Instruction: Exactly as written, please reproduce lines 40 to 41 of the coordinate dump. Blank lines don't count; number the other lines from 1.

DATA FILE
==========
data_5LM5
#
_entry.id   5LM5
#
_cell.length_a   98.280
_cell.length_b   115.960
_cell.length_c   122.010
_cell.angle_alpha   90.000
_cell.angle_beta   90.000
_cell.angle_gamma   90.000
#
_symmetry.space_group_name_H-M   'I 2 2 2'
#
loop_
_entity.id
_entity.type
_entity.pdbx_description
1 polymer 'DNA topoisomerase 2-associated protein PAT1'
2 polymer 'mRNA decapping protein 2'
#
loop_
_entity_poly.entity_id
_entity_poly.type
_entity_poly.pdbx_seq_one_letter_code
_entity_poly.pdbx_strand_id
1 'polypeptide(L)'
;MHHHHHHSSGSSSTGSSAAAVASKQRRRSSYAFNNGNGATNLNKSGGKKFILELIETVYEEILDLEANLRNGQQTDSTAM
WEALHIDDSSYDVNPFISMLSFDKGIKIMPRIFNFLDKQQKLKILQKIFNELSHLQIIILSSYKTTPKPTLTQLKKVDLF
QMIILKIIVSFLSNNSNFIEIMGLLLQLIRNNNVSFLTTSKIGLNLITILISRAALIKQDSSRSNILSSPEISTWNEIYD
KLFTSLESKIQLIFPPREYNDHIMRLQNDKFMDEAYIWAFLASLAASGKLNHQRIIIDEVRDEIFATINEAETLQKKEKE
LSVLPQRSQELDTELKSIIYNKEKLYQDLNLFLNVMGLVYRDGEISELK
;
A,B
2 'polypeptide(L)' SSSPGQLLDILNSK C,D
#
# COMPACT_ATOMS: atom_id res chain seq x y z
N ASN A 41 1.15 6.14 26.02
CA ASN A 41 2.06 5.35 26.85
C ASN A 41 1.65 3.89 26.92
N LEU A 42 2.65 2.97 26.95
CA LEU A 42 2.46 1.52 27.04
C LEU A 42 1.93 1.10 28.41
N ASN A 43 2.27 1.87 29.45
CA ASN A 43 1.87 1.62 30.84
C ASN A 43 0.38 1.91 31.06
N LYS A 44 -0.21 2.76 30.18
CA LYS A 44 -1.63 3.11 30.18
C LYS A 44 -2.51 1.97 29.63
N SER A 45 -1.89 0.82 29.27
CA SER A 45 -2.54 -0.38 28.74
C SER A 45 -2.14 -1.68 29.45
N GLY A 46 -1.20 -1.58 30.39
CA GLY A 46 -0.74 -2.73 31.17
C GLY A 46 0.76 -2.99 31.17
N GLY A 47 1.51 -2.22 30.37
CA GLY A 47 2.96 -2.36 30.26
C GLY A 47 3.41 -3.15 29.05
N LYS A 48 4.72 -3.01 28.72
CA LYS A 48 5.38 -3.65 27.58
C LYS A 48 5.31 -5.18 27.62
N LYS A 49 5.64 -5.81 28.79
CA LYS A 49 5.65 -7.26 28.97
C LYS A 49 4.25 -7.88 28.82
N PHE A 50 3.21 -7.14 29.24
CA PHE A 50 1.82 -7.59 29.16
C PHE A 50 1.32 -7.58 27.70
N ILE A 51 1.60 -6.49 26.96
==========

N LEU A 42 2.65 2.97 26.95
CA LEU A 42 2.46 1.52 27.04